Protection from EAE in DOCK8 mutant mice occurs despite increased Th17 cell frequencies in the periphery

Alicia S. Wilson, Hsei Di Law, Christiane B. Knobbe-Thomsen, Conor J. Kearney, Jane Oliaro, Carole Binsfeld, Gaetan Burgio, Lora Starrs, Dirk Brenner, Katrina L. Randall, Anne Brüstle*

*Corresponding author for this work

Research output: Contribution to journalArticleResearchpeer-review

3 Citations (Scopus)


Mutation of Dedicator of cytokinesis 8 (DOCK8) has previously been reported to provide resistance to the Th17 cell dependent EAE in mice. Contrary to expectation, we observed an elevation of Th17 cells in two different DOCK8 mutant mouse strains in the steady state. This was specific for Th17 cells with no change in Th1 or Th2 cell populations. In vitro Th cell differentiation assays revealed that the elevated Th17 cell population was not due to a T cell intrinsic differentiation bias. Challenging these mutant mice in the EAE model, we confirmed a resistance to this autoimmune disease with Th17 cells remaining elevated systemically while cellular infiltration in the CNS was reduced. Infiltrating T cells lost the bias toward Th17 cells indicating a relative reduction of Th17 cells in the CNS and a Th17 cell specific migration disadvantage. Adoptive transfers of Th1 and Th17 cells in EAE-affected mice further supported the Th17 cell-specific migration defect, however, DOCK8-deficient Th17 cells expressed normal Th17 cell-specific CCR6 levels and migrated toward chemokine gradients in transwell assays. This study shows that resistance to EAE in DOCK8 mutant mice is achieved despite a systemic Th17 bias.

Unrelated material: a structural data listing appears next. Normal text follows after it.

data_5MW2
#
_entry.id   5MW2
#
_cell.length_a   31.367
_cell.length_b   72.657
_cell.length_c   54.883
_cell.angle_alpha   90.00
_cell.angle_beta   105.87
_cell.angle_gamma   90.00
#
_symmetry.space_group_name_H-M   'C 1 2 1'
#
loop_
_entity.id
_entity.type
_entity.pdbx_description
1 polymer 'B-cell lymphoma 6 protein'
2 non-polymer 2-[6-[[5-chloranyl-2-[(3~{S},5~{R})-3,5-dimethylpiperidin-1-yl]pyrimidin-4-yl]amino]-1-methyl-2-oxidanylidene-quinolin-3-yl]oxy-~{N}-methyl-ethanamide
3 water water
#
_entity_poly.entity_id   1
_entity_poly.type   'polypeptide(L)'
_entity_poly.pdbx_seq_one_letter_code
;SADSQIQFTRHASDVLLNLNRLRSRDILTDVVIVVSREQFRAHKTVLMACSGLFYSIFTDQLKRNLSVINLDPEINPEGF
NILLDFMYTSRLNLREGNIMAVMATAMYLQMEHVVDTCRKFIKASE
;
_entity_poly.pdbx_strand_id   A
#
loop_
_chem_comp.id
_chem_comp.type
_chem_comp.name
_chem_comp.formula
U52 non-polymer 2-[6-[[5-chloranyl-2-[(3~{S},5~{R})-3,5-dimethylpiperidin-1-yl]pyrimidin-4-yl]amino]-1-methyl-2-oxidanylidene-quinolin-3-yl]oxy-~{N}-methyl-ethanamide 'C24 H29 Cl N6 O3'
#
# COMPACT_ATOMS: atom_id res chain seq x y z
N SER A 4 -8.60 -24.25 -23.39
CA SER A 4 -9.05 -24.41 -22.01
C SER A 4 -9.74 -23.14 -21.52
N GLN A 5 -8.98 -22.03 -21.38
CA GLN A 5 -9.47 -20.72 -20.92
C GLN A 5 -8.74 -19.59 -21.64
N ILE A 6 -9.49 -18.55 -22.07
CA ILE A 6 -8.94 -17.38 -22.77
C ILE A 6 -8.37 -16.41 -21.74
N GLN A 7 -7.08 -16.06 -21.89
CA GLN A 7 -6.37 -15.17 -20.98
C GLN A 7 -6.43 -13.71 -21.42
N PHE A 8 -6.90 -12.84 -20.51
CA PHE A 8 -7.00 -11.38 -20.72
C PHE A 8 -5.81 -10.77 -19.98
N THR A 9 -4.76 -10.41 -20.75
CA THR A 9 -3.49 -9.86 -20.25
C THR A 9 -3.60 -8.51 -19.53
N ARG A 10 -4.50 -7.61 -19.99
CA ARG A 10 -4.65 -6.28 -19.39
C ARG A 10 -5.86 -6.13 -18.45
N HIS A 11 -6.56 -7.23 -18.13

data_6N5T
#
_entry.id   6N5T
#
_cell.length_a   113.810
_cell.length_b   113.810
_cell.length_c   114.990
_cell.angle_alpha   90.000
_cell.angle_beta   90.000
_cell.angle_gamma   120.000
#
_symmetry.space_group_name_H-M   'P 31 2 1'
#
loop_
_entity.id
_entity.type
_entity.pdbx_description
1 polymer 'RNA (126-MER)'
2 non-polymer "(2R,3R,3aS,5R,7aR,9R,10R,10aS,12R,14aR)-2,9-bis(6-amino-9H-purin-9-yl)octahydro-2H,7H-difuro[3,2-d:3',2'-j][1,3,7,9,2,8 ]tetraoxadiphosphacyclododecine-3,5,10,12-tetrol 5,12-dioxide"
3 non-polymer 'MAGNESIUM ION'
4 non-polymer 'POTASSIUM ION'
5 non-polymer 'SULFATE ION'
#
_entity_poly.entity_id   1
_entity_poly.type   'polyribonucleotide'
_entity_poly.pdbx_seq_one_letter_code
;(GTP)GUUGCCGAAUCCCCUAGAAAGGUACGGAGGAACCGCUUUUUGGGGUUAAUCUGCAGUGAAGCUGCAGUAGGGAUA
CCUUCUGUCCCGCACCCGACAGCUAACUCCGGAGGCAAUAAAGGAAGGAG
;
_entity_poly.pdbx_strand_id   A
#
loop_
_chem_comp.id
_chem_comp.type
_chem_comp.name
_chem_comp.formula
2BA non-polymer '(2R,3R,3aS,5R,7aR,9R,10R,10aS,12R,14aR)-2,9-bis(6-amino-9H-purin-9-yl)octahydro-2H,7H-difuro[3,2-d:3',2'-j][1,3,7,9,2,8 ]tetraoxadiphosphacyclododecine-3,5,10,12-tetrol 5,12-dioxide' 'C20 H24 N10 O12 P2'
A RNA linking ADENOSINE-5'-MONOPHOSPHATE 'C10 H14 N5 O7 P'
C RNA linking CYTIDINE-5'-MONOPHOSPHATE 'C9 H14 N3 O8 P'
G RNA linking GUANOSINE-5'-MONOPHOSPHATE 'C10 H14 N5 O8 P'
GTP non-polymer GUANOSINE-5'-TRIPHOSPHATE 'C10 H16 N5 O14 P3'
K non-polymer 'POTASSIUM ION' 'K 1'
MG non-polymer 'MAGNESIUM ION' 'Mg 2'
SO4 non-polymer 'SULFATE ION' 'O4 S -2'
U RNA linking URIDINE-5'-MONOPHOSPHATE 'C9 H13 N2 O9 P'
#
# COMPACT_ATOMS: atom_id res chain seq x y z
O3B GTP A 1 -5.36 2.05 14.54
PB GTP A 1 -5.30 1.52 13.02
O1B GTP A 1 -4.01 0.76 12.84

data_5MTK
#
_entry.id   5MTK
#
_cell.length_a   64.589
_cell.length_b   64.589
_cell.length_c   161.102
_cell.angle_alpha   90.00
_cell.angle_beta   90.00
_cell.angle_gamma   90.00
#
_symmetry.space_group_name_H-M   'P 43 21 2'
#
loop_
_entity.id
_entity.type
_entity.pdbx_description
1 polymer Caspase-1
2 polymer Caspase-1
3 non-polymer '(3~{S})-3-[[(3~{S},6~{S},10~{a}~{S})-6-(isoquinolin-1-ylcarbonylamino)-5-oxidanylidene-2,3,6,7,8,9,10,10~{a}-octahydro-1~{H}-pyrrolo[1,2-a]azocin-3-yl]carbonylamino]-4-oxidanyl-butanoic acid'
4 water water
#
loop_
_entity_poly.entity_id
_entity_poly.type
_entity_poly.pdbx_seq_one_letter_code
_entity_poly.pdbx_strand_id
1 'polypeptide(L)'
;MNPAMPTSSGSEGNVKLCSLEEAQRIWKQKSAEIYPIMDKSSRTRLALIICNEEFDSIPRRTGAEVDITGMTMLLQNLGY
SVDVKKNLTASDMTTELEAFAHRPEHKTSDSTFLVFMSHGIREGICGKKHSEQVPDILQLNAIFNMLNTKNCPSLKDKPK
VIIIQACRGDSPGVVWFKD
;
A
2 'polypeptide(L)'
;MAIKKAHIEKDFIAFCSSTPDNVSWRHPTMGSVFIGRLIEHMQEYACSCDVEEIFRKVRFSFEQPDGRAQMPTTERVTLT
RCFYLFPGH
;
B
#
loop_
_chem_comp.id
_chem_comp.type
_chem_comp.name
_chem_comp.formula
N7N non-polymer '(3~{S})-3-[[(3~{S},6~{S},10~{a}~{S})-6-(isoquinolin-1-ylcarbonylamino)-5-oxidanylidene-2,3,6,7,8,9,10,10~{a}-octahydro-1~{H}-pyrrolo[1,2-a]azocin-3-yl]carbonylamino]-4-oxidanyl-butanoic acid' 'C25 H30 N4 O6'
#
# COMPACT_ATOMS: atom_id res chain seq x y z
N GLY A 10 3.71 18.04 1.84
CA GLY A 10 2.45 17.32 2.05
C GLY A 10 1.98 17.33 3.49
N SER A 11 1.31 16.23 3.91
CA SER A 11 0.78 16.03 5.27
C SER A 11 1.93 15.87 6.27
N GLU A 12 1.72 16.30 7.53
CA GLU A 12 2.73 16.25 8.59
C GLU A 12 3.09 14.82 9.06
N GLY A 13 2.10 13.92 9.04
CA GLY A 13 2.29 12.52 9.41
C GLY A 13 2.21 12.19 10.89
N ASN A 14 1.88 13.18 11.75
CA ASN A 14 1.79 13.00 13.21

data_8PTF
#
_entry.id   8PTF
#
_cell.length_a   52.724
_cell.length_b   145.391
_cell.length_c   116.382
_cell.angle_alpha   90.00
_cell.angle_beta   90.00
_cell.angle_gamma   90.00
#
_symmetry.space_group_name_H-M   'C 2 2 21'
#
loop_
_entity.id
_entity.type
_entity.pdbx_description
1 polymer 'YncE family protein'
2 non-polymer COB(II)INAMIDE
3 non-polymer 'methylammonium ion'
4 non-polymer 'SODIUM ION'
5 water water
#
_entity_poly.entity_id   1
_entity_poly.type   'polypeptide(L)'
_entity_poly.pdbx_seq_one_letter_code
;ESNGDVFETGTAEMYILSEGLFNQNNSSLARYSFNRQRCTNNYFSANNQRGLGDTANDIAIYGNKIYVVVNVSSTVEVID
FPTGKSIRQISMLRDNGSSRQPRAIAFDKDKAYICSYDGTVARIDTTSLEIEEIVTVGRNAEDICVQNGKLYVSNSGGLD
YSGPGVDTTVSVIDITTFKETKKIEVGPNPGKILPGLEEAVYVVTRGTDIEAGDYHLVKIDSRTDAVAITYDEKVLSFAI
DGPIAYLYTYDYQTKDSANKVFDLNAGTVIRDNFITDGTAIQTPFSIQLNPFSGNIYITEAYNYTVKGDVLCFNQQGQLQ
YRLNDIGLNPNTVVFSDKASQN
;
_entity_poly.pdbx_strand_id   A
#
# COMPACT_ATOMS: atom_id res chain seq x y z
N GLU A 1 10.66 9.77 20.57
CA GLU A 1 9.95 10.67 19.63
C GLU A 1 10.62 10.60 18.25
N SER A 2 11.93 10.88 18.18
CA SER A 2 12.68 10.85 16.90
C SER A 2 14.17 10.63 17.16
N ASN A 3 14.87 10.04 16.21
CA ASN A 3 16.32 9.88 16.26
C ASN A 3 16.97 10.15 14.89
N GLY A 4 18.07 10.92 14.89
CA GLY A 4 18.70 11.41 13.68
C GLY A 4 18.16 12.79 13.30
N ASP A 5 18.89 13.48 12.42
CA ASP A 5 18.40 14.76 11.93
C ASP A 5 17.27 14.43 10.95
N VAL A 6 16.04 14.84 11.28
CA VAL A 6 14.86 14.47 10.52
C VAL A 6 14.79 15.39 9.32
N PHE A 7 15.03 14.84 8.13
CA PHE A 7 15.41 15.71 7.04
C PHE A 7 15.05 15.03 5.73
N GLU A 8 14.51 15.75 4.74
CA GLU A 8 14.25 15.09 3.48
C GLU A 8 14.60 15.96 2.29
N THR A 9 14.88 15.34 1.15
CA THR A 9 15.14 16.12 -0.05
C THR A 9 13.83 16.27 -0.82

Original languageEnglish
Pages (from-to)770-781
Number of pages12
JournalEuropean Journal of Immunology
Issue number5
Publication statusPublished - May 2019


  • CD4 T cells
  • Th17 cells
  • dedicator of Cytokinesis 8
  • experimental autoimmune encephalomyelitis
  • migration

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